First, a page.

How to Use a Laser Level

  1. On a flat surface or a tripod, position the laser level.
  2. You must make sure the bubble vials show the level if the level is manual. Find the tiny screws close to the vial. Once the bubble vials show level, adjust them.
  3. The laser level should be turned on.
  4. Give it some time to self-level if the model is one that does so.
  5. On a wall or across an outdoor workspace, the device emits a laser that shows level. Depending on the type of laser level, this laser may be a dot, multiple lines, or rotary laser that shows a level at 360 degrees horizontally or vertically.
  6. You may use a laser detector to intercept the laser if there’s no wall to “catch” it (typically outdoors).
  7. Connect a measuring rod to the detector.
  8. Once you hear beeping, move the detector up and down on the rod. Thus, the laser has been located by the detector.
  9. If necessary, take measurements after securing the detector to the rod and finding the level.

How to Use a Laser Level Outdoors

  1. Put on the tinted eyewear that was included in your laser-level kit. These are necessary to see the laser beam outside.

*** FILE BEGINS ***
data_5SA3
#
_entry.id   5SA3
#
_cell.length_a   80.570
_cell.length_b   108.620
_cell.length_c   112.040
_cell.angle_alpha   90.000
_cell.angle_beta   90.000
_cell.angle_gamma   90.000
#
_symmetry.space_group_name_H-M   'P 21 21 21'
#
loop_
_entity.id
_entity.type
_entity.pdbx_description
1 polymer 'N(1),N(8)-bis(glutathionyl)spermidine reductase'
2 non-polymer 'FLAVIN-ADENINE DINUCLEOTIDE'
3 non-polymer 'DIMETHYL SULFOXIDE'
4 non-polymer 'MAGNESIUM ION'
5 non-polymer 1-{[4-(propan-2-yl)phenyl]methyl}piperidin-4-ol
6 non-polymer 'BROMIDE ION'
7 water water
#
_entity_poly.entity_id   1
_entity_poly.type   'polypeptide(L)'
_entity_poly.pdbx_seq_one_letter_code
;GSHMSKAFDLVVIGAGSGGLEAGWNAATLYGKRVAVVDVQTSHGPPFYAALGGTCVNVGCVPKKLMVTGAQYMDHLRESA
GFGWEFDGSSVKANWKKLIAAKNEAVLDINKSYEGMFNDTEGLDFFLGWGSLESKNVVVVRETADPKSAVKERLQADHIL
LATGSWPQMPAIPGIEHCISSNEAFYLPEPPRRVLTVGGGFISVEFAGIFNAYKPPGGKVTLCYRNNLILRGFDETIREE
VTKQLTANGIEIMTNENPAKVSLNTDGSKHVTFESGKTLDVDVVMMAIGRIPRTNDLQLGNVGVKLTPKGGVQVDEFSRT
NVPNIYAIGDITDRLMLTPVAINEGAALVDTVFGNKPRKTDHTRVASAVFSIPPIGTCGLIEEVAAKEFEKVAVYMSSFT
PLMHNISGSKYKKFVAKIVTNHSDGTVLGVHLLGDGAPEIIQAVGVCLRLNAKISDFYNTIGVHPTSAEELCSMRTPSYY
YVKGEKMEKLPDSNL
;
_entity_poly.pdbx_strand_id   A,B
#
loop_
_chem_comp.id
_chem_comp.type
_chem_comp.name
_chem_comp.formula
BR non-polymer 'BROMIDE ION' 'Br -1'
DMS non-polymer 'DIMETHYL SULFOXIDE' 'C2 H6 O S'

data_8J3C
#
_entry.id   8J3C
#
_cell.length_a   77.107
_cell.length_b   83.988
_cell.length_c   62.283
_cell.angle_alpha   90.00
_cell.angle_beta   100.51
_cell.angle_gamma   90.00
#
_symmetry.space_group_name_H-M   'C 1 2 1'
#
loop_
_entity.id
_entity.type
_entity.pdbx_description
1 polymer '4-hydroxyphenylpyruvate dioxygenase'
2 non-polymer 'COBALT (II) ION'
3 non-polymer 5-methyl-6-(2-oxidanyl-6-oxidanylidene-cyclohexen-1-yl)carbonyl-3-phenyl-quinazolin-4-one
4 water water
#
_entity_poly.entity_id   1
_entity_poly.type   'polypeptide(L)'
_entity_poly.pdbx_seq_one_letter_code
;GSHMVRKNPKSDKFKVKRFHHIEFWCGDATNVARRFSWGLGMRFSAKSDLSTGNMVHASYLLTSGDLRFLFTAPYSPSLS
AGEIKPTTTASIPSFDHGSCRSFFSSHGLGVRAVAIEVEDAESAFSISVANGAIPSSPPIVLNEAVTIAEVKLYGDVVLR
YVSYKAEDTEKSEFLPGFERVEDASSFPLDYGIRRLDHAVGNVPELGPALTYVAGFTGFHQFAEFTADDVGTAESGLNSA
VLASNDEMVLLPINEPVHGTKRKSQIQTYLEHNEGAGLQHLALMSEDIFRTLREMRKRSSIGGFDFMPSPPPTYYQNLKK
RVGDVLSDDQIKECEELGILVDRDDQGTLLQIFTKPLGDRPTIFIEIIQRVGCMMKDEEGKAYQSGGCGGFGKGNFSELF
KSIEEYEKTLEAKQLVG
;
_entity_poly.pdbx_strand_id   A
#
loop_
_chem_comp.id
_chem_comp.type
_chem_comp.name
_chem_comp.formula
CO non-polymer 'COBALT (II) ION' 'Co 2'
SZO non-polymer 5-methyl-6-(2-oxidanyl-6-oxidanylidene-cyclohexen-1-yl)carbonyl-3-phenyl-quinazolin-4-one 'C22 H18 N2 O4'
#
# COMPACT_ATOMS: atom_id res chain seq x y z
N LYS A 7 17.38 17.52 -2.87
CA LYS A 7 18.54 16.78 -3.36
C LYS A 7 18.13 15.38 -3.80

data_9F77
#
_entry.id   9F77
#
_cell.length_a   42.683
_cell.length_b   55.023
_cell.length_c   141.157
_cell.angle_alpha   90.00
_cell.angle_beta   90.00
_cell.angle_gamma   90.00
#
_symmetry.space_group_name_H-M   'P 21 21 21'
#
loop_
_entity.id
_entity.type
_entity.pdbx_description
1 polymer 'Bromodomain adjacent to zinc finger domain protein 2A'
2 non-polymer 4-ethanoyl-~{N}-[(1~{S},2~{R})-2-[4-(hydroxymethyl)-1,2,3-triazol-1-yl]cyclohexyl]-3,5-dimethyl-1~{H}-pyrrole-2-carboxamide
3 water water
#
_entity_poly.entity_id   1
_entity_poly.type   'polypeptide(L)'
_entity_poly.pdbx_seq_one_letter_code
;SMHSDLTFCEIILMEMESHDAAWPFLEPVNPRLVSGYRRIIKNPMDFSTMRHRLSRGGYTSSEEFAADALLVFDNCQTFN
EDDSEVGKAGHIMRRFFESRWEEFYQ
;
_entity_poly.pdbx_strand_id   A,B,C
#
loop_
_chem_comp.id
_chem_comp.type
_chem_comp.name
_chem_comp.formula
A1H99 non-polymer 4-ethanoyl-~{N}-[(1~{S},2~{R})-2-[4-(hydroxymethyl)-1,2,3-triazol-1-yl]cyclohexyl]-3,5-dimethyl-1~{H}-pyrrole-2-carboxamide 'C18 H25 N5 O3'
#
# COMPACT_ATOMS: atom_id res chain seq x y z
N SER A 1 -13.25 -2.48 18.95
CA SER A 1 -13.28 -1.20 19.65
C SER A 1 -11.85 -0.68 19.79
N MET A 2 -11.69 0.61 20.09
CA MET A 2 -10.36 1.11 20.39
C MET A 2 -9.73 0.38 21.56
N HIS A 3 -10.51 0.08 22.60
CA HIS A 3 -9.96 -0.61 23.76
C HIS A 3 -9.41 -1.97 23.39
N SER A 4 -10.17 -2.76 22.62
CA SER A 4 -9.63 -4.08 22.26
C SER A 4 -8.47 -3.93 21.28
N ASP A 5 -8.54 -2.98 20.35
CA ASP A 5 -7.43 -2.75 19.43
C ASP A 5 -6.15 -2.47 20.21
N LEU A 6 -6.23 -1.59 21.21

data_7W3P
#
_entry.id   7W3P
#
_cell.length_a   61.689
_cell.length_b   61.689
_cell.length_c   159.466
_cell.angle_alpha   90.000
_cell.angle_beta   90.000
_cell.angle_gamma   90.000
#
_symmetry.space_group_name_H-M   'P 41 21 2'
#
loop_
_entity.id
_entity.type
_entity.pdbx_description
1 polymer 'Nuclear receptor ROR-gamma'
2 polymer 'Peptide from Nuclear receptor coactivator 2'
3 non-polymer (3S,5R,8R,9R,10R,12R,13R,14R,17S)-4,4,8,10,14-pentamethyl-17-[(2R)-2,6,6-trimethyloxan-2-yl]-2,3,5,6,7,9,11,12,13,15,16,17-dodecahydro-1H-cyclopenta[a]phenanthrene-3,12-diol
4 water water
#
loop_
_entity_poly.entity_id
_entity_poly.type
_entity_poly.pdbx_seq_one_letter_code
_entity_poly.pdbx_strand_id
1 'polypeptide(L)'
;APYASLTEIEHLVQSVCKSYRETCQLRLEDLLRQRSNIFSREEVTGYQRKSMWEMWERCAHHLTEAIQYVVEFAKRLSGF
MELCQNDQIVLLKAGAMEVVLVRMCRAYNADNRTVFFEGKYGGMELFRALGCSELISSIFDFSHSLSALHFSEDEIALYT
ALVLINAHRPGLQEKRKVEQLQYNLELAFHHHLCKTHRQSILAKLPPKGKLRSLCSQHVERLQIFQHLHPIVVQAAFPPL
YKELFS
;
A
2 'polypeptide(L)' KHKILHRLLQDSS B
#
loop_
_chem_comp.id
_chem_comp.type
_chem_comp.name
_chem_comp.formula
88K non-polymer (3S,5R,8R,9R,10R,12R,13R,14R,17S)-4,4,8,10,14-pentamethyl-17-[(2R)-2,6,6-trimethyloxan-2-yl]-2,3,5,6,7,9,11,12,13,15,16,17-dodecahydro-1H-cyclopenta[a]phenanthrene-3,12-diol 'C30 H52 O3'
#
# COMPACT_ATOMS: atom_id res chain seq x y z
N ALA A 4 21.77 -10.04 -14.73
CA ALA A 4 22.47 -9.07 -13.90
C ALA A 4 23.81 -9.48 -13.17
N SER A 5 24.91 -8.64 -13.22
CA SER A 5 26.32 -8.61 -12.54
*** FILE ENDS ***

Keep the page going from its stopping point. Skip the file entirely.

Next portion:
2. Turn on the laser level after setting it up on a tripod.
  3. Aim the laser level at the desired location for the reading. Lock the laser level in place once you’ve located it.
  4. Wherever you want to get a reading, take the laser receiver. Use the included magnet to hold it in place, or set it on a flat surface at the same height as the laser level. Here, a second tripod is a great idea.
  5. Once the level’s laser beam is captured by the laser receiver, move it slowly in that direction. Once you’ve located the beam, secure the receiver by locking it into place (if it’s on a tripod or grade rod) or holding it steady (if it’s on a flat surface or is magnetically attached).
  6. You can locate the desired alignment or level state by using the level and receiver.

How to Use a Laser Level to Hang Pictures

Laser Level to Hang Pictures
  1. Identify the ideal height for the picture frame’s top.
  2. Leaving a mark at this height anywhere.
  3. Set the laser level to horizontal alignment and place a mark along the wall.
  4. By rotating the level so the mark and laser meet at that point, the bubble will sit between the black lines on the vial.
  5. The laser should be securely fastened to the wall once it has passed through the mark and is level. Suction cups or putty may be used with the level.
  6. The picture frame’s unique hanging mechanism(s) and the top of the frame should be measured.
  7. On the wall, measure the distance between the laser and the point where the mechanism meets the wall.
  8. Make a mark.
  9. At the designated spot, drive a nail into the wall.
  10. Align the top of the picture frame with the laser by setting it on the nail.

How to Use a Laser Level to Level Ground

Laser Level to Level Ground